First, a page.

Week three with Lanie, our first foster setter, is in the books.
And while there are certainly things you don’t know (and never will), there are also things you learn.
Small successes are sometimes hard to spot, but they are there. Last week, Lanie would finally dart out of her crate into the backyard. When she’d come back in, she would dart straight back into her crate. It’s a safe place. In her life, I suspect it’s been the only place she’s ever felt safe (one of those things I’ll never know). This week, she spends a bit more time outside the crate – before she goes out. In fact, she’ll actually come out of her crate and let us know (usually simply by finding where we are) that she wants to go out.
It’s another small success. And it makes me wonder how often I completely miss out on small successes while barreling toward major victories.
Coming back in is another thing. Picture our back door with a crate in clear sight no more than 6 feet away. Looks like a straight shot to me. But Lanie has a signature re-entry. She comes in, does one counterclockwise spin, walks around the chair and side table, past the ottoman and then into her crate…which leads me to…
What works for me works for me. Don’t knock it. I have no idea why that little spin and the walk around the chair works for Lanie. But it does. It’s one of her signatures. And it doesn’t hurt anyone.
It makes me wonder how often I unnecessarily question the ways other people make it through life. The list is long (I can be a pretty harsh critic). But most of the time, it doesn’t impact my life one way or the other, positively or negatively. The wisest person I’ve ever known once said, “he’s just doing his best, trying to make it through life the best way he knows how.” (They were wise counsel, and they made me happy to be married to her.)
It takes a village. Hillary Clinton has been lambasted unmercifully for making a statement that, whether you like her or not, rings true. Most things you set out to accomplish in life require a team to achieve success. Sure, I was raised by my mom and dad – but also by my sister and my brother, Ann Dillon, J.W. and Joan Anderson, Joe and Mary Cantrell, Joe and Jo Harvey, Harry and Jane Camp, Wally Bigbee and Clark Boyd (my scout masters), Elizabeth Womack, Mary Chisholm and any number of other schoolteachers. I was influenced, instructed, molded, disciplined, congratulated and celebrated by more people than I can name and, regretfully, remember.
And Lanie would not be where she is without the solid team we have – Henry and Boz.
Henry has always been a great dog. Now, we know he is also a great foster brother. He watches out for Lanie. He makes sure I remember there’s a crate is in the bedroom and a dog inside that needs to be let out (like I could miss it). He coaches her in and out. When she’s having one of her tough times to come in, Henry will go out, touch her nose and run back in. When she stays out, he tries again, and again.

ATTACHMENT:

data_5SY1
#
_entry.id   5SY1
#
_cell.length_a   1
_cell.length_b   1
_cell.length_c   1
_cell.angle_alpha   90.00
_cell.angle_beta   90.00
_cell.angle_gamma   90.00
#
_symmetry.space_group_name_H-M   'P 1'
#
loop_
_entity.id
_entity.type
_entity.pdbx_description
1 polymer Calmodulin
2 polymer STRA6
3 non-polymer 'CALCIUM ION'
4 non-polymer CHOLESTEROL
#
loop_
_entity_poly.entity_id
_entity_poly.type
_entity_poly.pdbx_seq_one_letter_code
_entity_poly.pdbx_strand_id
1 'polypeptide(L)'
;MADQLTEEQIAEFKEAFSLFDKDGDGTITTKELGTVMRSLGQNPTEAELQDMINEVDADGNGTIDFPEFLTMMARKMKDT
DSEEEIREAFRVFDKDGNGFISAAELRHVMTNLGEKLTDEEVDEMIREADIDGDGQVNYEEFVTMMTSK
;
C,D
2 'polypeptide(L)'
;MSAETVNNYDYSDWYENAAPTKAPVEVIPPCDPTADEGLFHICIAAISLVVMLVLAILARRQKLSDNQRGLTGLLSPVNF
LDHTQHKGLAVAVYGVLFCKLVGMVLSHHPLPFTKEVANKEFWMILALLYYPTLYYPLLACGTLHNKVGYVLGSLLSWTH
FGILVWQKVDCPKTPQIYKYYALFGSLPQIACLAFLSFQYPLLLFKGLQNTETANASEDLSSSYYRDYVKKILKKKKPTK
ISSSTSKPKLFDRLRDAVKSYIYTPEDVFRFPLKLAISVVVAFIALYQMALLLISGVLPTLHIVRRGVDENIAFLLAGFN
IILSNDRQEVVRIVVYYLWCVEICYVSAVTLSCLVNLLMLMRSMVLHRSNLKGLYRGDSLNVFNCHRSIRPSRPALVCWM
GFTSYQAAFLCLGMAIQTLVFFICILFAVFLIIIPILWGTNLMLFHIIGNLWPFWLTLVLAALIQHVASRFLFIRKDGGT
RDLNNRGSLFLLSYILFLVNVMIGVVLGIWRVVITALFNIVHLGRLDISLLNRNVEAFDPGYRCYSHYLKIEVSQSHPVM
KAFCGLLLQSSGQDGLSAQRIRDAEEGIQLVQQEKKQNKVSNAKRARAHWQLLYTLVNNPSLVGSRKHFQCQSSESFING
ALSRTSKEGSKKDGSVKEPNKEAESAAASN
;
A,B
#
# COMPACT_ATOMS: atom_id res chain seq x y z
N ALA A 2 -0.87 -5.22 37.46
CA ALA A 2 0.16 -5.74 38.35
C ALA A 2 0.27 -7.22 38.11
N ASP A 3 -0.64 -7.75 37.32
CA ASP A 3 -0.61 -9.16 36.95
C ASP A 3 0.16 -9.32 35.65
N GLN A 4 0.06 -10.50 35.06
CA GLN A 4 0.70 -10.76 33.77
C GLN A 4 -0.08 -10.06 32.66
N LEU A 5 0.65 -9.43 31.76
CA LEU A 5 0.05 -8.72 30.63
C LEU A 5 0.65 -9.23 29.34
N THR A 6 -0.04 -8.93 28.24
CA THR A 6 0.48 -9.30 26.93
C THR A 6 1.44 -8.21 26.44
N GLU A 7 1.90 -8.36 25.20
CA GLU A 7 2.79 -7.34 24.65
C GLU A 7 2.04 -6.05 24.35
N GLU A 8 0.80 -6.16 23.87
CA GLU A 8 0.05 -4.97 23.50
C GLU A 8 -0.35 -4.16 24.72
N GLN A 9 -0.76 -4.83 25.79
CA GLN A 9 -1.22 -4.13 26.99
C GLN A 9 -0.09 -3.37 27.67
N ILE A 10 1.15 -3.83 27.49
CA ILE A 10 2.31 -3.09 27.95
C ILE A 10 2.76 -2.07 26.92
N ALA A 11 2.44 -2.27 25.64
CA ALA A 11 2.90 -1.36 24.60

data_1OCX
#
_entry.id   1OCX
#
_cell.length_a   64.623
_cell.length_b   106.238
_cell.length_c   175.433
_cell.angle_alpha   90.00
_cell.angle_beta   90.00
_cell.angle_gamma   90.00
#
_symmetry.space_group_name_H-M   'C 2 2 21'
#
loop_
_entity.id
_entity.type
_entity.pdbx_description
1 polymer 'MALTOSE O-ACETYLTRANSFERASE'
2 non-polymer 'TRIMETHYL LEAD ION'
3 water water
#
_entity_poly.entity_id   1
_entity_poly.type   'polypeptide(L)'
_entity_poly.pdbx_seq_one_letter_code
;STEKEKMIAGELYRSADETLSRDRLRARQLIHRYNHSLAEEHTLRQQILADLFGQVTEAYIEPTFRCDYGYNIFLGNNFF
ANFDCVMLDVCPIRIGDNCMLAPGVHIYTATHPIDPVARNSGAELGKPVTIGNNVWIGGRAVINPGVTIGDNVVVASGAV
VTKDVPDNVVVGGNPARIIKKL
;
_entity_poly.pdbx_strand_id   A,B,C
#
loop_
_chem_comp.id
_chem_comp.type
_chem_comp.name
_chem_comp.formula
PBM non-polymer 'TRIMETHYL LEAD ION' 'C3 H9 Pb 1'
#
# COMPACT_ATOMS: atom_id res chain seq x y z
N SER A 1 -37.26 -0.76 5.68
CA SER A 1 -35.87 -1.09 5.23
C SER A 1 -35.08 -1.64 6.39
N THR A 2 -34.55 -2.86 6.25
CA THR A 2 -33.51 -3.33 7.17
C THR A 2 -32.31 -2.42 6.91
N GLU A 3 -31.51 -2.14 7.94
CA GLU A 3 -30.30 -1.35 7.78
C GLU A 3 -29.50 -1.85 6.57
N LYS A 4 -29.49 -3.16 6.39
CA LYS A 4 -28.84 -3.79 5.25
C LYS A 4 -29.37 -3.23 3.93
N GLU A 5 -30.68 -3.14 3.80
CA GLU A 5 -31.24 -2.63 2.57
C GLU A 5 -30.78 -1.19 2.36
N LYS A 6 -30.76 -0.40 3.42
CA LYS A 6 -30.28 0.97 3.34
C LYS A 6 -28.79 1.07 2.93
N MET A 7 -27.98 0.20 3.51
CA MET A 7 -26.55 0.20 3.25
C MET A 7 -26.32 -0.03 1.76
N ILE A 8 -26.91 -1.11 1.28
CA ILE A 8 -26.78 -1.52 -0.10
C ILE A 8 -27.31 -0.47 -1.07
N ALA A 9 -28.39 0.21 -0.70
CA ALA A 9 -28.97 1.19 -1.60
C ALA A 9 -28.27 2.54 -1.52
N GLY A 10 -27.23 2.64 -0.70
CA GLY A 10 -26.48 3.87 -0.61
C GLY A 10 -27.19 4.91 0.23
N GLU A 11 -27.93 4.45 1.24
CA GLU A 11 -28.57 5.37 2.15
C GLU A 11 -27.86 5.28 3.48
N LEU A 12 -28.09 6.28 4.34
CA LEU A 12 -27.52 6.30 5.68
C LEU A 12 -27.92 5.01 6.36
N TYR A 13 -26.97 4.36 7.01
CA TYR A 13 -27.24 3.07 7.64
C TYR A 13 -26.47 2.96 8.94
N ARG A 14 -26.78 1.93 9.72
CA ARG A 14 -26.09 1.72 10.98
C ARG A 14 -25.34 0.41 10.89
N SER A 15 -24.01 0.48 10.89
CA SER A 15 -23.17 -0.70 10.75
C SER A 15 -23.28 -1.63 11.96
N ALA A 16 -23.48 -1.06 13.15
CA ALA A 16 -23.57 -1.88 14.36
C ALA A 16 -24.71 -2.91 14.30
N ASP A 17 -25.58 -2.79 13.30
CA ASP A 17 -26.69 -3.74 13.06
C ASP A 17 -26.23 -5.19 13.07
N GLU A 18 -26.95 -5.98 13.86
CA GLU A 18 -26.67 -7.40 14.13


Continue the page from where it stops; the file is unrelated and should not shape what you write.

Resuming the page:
In the backyard, he runs with her (although he just can’t keep up with her) and shows her all the good spots. He sticks his nose into her crate just to remind her he’s there (the canine equivalent of the what’s up nod).
Boz watches out for her, too. He loves to sit on top of her crate and, when she sticks her head out, he’s been known to reach down and give her three soft, clawless pats on the head. He’s a noser as well, and will step two feet inside the crate to touch noses.
It makes me wonder if I shouldn’t seek out more teams to be on – teams that accomplish good things.
Some things have to remain unfinished. Lanie’s made great strides. When she arrived, she would hardly let you touch her. Don’t get me wrong – she is nowhere near climbing up in my lap while I watch television. But most any time, I can sit down by the door of her crate, reach in and stroke her head or scratch her belly. She doesn’t pull away. I think she actually enjoys it.
She gets excited now when we all get up in the morning and goes into that full-body setter tail wag. She’s ready to greet the day and not simply face it.
She’s come a long way. But the bulk of her journey will have to be at her forever home. She’ll leave us and continue her transition from neglected dog to family pet somewhere else. It’s the natural course. If we’re going to help 10 or 20 dogs find loving homes, we can’t keep the first one that comes along as another pet.
So if this week goes OK, Saturday we’ll post her as “Available for Adoption” on the ACES website.
It makes me wonder how many opportunities I’ve missed to do something cool and good just because I could not see how I could ever finish it.
Life’s hard. I can hardly stand the thought of it already – putting her in the car and driving her to her new forever home. (We made the decision the first week that, if she adopts to a home at a reasonable distance that we’re going to take her all the way – no transport for her.) She is in our fabric. We let her out, and in, and out, and in – dozens of times a day. We walk by and give her a pat on the head. We feed her and give her water. We watch her run in the backyard. We watch her sleep. She ignores us (like any good setter). Carrying her to the bedroom in her crate (“Queen of Sheba” style) is the last thing we do before we go to bed. Opening her crate and letting her out is the first thing I do when I wake up. She is now part of our routine.
But it has to be. It’s the essence of fostering. We’re a way station. A safe harbor. The second stop from a kill shelter. A place to be cared for until a home surfaces. A place to learn some basics. We’re part of her journey and she is part of ours. Then, we’ll be part of another journey.
It makes me wonder just how well I’ll do with that.